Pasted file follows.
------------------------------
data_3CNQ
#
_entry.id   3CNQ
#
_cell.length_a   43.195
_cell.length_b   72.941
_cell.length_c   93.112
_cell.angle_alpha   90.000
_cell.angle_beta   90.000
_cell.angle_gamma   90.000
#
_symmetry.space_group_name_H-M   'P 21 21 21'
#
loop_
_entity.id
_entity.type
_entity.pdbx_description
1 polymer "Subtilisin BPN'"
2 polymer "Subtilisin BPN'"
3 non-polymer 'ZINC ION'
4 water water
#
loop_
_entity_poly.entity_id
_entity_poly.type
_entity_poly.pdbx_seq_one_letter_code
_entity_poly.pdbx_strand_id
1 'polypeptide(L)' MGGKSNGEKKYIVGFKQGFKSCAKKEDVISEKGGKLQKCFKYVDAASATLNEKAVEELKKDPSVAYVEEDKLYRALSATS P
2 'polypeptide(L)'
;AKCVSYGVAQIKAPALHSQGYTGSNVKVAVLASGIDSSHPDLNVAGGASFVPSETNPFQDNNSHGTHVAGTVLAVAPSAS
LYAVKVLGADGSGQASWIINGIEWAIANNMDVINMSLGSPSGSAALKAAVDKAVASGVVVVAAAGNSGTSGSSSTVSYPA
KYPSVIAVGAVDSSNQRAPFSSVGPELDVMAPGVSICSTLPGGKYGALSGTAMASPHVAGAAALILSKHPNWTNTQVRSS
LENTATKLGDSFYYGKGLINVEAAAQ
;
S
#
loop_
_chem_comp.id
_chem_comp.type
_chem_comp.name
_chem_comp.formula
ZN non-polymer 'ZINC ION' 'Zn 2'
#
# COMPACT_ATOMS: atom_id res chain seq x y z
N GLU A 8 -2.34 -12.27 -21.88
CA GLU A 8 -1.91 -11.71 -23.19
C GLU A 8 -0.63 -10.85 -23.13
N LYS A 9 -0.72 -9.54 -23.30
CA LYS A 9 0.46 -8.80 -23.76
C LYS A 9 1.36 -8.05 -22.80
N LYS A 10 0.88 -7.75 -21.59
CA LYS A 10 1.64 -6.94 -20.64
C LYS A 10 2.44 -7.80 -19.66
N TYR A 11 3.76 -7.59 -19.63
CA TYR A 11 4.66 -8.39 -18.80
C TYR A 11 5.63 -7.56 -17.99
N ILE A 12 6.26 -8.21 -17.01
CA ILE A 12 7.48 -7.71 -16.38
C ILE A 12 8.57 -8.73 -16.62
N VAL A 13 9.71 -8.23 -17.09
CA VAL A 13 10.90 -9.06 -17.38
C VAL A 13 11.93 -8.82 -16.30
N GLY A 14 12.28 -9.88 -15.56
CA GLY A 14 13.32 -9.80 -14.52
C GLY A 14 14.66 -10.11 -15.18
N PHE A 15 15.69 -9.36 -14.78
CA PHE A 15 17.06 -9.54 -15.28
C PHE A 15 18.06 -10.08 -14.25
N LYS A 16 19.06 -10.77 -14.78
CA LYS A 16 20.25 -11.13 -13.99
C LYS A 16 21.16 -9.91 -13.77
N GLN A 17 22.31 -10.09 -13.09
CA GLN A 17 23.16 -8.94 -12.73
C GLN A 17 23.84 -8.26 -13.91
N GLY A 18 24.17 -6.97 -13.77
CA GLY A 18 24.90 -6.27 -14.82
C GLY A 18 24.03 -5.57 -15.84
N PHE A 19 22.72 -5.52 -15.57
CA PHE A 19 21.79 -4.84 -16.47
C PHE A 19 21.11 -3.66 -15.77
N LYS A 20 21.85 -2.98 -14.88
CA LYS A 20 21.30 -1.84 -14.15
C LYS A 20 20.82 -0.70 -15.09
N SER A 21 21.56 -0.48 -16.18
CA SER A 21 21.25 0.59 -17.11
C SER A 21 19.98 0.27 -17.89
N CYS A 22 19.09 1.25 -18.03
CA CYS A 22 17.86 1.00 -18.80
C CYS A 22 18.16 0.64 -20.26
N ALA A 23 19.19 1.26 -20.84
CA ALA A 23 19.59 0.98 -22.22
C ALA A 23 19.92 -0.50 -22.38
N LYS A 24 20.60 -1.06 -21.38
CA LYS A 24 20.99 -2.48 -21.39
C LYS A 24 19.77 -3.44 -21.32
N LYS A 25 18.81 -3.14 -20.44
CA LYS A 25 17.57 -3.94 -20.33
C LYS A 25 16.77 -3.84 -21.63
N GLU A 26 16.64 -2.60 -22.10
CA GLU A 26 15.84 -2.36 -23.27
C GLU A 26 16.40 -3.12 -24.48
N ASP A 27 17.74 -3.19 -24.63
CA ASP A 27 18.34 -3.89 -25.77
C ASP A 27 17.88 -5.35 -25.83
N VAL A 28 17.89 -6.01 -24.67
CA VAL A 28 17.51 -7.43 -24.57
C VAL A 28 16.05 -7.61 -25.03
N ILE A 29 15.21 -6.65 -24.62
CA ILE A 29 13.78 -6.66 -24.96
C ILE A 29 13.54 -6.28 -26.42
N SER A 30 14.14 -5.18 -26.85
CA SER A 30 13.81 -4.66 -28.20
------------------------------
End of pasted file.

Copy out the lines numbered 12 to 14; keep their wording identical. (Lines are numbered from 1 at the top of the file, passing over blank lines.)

_symmetry.space_group_name_H-M   'P 21 21 21'
#
loop_